My Yoga “Discovery”
I've been practicing yoga for over 30 years. "Thirty years?" you say, "You don't look a day over 25!"
But, yes, my friends. I've been rolling my mat out since I realised that there was no way I could afford the £40 every month to see a chiropractor.
I had damaged my back several times doing gymnastics at school and that damage was exacerbated by the large, but natural curvature in my lower back, that a good friend refers to as my "African assets".
So, I would whenever I felt my muscles contract and begin to spasm, get on all fours and do a few cat/cows, rolling out my spine in a forward fold before attempting an occasional sun salutation, half-moon or downward dog. The yoga was really helping.
Roll forward 5 or so years and I have well and truly found my Guru. In a book store off Shaftsbury Avenue in London I pick up a copy of "Light on Yoga" by BKS Iyengar. The cover depicts an Indian man in what looks like a pair of swimming trunks, balanced on one leg. Flicking through the pages, there's not one single shot of a European woman in a leotard and the introduction comprised of an explanation of Yoga as an Art, and physical yoga "asana" as just a fraction of what is a complete philosophy - sold!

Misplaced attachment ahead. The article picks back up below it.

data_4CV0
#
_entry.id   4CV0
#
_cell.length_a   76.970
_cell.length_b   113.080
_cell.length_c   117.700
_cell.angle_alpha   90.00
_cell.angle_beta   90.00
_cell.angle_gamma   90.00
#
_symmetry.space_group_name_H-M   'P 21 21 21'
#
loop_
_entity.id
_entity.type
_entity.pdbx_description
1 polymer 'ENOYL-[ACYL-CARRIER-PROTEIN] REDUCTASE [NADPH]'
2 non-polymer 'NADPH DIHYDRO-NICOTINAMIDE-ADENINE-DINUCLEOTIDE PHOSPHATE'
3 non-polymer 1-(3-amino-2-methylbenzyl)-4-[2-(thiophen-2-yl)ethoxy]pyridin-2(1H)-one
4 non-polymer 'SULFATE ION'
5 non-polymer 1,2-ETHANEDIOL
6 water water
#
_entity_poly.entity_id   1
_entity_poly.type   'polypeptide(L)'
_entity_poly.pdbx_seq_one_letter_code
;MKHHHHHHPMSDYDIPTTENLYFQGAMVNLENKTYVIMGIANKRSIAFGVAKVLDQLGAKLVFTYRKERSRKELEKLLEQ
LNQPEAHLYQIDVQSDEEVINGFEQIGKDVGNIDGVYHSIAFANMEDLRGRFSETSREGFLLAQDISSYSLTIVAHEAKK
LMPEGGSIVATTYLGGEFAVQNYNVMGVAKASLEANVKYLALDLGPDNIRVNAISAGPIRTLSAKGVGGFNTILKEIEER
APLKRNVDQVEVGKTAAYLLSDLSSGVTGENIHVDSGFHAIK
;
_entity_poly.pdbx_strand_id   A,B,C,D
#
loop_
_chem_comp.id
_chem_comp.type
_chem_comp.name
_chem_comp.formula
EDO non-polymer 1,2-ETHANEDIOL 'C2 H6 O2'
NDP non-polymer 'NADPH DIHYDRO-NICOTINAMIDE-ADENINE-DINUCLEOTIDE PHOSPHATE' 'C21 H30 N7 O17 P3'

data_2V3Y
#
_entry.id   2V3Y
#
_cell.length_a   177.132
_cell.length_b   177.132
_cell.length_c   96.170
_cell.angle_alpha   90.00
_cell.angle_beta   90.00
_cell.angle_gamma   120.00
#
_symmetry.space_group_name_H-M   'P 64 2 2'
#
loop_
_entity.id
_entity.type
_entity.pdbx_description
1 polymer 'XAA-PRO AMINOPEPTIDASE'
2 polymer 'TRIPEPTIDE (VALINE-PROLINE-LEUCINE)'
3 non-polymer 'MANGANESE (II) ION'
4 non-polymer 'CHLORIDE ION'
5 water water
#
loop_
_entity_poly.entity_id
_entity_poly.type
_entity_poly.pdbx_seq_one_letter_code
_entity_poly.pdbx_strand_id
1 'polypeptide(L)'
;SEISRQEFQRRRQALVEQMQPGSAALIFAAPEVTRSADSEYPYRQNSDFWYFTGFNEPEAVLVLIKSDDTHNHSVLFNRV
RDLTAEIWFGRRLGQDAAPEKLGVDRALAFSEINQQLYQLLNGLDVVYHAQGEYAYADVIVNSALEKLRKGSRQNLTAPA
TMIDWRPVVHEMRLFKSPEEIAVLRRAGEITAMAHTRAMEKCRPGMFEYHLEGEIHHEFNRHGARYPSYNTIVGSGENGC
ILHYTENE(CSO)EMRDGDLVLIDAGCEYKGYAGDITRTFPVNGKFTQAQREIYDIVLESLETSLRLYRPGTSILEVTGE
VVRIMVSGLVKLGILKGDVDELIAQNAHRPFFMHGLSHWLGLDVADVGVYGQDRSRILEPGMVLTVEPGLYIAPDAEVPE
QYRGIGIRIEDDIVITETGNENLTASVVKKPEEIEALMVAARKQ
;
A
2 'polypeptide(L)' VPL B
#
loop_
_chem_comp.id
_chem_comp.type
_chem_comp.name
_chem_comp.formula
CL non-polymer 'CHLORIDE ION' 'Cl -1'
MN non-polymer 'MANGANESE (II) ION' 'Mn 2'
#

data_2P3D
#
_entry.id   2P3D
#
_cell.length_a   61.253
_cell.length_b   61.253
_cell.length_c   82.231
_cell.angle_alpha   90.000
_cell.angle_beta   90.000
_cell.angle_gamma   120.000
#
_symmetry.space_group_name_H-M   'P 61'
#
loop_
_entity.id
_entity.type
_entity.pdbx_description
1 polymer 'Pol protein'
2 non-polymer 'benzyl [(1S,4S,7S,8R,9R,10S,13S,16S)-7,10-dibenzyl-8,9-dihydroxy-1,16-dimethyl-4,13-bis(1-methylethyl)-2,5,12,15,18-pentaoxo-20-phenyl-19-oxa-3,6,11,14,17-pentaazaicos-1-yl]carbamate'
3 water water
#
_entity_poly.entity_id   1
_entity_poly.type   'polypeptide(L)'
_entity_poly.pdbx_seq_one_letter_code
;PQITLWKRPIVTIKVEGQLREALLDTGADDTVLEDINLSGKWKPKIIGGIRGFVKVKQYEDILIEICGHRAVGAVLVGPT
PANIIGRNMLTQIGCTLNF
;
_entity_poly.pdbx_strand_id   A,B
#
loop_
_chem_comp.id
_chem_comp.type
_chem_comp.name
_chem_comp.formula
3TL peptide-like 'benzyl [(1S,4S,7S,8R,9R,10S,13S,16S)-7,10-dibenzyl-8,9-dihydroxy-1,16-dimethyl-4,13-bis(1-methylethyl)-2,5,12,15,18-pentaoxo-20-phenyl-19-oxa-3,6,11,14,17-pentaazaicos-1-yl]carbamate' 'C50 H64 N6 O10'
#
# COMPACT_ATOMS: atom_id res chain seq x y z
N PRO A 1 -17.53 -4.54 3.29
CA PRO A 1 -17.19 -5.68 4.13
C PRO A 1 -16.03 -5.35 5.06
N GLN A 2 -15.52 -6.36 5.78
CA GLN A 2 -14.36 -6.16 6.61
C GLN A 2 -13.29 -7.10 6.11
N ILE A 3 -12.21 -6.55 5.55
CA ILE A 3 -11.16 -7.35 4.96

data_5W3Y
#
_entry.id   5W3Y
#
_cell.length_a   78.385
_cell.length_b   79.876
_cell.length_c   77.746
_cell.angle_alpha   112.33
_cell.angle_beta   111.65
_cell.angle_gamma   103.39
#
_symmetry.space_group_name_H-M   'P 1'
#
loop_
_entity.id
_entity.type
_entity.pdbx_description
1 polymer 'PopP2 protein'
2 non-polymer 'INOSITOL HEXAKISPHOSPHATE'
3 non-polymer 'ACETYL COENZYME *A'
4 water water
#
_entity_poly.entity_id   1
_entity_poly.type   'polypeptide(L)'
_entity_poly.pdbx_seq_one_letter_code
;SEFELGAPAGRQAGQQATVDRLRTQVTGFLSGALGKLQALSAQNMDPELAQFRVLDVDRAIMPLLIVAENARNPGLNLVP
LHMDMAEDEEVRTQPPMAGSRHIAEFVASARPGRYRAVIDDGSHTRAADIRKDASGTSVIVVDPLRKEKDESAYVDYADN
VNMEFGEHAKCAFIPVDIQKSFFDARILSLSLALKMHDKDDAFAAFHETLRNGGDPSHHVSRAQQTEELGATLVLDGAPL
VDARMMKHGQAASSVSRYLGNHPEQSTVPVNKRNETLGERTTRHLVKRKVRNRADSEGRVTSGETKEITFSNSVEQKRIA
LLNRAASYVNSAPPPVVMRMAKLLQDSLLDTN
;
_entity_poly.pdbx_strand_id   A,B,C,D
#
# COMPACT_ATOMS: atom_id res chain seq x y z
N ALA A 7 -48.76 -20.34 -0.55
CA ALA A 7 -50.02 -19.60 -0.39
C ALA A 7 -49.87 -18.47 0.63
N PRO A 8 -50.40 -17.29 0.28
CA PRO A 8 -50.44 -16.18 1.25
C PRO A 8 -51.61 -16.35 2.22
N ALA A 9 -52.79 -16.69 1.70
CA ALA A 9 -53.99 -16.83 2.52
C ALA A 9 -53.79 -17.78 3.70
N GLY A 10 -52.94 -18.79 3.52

When I bought my copy, that seminal work by Guruji BKS Iyengar had been in print for about 25 years. I had no idea that he was so revered around the world and even less that it was possible to study and teach yoga - the way that he proposed it be taught - by Iyengar teachers in yoga studios not far from my little East London bedsit.
I naively thought that this was my "discovery". I alone had found a little gem of a book. I had found my personal guide to what by now had become more than just an aim to stop my aches and pains. It had evolved into a practice - an inquiry into how disciplining the body can lead to a disciplined mind and ultimately the discovery of "who I am not".
mandala yoga bodies